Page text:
Jesus Gets Reluctant Acceptance in Science
When it comes to scientific respectability, materialists have no prior claim.
The knee-jerk reaction of administrators at NASA’s Johnson Space Center was that “Jesus” was a bad word. When a Christian club, in existence since 2001, used the Lord’s name in an announcement on the space center’s newsletter, officials balked at a possible violation of the Constitution’s Establishment Clause, and told them they couldn’t speak the unutterable word. Only under legal pressure did they back down, the Gospel Herald reported last month. This was a victory against “religious discrimination,” the article said, but it left unsaid what kind of clientele the “Praise and Worship Club” has. Presumably some members are scientists, engineers and various other intelligent people.
Once again, a psychological study reported in Science Daily presumes to portray religion as a figment of our brains. But this time, there were interesting admissions in the story, some shocking. Here’s one: “Atheists, the researchers found, are most closely aligned with psychopaths–not killers, but the vast majority of psychopaths classified as such due to their lack of empathy for others.” The point being made is that religion tends to be on the emotional/prosocial side of the brain, while science is on the analytical/logical side. The two oppose one another, psychologists from Case Western Reserve University and Babson College argue; different people suppress one or the other.
Clashes between the use of faith vs. scientific evidence to explain the world around us dates back centuries and is perhaps most visible today in the arguments between evolution and creationism.
Uncharacteristically, these psychologists do not try to portray the analytical brain as better than the empathic brain, in spite of their contention that religious people suppress critical thinking and are not as smart. The best brain has a balance of both empathy and analytical thought, they feel.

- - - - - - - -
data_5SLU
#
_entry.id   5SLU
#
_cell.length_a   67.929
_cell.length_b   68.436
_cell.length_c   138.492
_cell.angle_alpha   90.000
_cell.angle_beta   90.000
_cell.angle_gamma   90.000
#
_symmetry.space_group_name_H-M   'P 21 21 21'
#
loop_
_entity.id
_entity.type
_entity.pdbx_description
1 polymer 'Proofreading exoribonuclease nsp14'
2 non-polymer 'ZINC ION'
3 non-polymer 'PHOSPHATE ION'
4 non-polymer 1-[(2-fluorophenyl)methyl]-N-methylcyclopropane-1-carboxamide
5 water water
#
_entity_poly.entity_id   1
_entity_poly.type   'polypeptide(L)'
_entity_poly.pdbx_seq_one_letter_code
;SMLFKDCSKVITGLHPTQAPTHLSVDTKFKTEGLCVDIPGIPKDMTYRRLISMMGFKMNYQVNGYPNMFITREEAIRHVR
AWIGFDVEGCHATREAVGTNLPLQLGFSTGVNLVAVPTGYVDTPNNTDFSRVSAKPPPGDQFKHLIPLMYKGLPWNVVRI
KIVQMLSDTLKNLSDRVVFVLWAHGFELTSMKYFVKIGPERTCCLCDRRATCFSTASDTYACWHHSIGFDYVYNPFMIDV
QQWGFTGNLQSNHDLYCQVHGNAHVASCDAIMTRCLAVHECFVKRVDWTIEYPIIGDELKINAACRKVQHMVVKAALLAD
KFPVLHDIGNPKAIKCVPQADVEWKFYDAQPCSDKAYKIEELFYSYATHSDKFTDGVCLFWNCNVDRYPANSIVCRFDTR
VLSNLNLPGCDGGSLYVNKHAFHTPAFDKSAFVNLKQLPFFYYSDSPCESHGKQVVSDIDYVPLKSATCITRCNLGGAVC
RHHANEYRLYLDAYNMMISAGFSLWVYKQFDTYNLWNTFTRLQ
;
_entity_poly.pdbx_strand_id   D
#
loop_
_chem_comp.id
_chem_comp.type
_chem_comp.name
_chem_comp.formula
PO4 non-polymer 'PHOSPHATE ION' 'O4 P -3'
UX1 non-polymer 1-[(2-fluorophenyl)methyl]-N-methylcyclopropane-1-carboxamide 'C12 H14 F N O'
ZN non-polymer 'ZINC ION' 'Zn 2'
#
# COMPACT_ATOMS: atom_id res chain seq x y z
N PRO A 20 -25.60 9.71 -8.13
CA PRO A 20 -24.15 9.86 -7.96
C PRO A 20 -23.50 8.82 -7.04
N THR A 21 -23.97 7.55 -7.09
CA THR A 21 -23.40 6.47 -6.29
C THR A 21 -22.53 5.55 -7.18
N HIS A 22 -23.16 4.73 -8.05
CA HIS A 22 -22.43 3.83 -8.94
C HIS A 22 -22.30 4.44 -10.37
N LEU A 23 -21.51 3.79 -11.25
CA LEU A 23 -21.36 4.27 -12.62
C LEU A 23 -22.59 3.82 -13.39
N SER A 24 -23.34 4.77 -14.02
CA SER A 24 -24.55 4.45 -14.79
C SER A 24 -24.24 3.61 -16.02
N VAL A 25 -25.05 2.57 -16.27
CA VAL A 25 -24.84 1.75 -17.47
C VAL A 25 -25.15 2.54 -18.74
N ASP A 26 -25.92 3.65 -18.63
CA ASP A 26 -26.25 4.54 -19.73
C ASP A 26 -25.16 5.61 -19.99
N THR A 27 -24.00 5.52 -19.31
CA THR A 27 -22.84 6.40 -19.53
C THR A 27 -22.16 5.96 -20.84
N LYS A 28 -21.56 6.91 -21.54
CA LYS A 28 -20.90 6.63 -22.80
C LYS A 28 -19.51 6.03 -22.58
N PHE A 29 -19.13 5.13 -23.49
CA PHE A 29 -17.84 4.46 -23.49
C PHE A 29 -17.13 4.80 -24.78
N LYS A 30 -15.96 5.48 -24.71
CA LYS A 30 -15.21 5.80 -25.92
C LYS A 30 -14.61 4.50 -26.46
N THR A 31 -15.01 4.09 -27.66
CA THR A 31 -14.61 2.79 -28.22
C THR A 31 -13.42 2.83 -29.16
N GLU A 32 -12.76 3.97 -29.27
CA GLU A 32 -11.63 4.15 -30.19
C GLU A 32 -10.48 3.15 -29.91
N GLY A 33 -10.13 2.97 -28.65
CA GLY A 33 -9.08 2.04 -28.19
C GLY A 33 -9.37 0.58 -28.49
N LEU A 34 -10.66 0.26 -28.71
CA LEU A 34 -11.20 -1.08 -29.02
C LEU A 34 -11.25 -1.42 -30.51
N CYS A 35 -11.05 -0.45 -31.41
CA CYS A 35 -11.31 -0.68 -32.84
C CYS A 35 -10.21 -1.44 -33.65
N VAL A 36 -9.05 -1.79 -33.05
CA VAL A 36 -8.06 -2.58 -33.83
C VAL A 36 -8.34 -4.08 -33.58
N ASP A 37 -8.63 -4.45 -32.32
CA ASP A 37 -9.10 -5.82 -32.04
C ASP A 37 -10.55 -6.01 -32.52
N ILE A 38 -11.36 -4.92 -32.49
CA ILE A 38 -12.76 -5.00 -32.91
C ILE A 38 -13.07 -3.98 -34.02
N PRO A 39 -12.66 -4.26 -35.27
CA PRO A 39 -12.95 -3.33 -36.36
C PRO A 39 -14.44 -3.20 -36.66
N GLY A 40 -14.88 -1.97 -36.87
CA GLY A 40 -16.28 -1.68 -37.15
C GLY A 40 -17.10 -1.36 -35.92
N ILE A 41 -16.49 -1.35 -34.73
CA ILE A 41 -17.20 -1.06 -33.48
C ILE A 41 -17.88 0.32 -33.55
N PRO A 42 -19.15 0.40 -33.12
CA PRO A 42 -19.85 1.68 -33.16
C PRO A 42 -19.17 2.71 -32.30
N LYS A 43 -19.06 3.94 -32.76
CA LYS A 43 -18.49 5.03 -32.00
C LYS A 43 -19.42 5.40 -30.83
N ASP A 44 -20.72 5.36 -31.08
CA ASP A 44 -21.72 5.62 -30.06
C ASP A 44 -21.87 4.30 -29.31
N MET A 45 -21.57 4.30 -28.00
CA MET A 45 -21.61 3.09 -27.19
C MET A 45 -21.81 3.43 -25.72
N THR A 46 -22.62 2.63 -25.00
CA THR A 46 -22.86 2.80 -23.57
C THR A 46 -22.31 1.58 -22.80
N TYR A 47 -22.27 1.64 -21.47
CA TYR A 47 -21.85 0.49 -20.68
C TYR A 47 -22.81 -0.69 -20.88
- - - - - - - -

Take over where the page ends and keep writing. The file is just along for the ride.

Friedman said, “Having empathy doesn’t mean you necessarily have anti-scientific beliefs. Instead, our results suggest that if we only emphasize analytic reasoning and scientific beliefs, as the New Atheist movement suggests, then we are compromising our ability to cultivate a different type of thinking, namely social/moral insight.”
Indeed, they point out, many great scientists were (and are) religious. “You can be religious and be a very good scientist,” one said, pointing to the fact that 90% of Nobel laureates professed some religious viewpoint. Not only that, suppressing empathy can yield very bad science.
“Although it is simply a distortion of history to pin all conflict on religion,” [Tony] Jack said. “Non-religious political movements, such as fascism and communism, and quasi-scientific movements, such as eugenics, have also done great harm.”
Nevertheless, the researchers accept the NOMA dichotomy of Stephen Jay Gould that science and religion inhabit separate spheres (non-overlapping magisteria).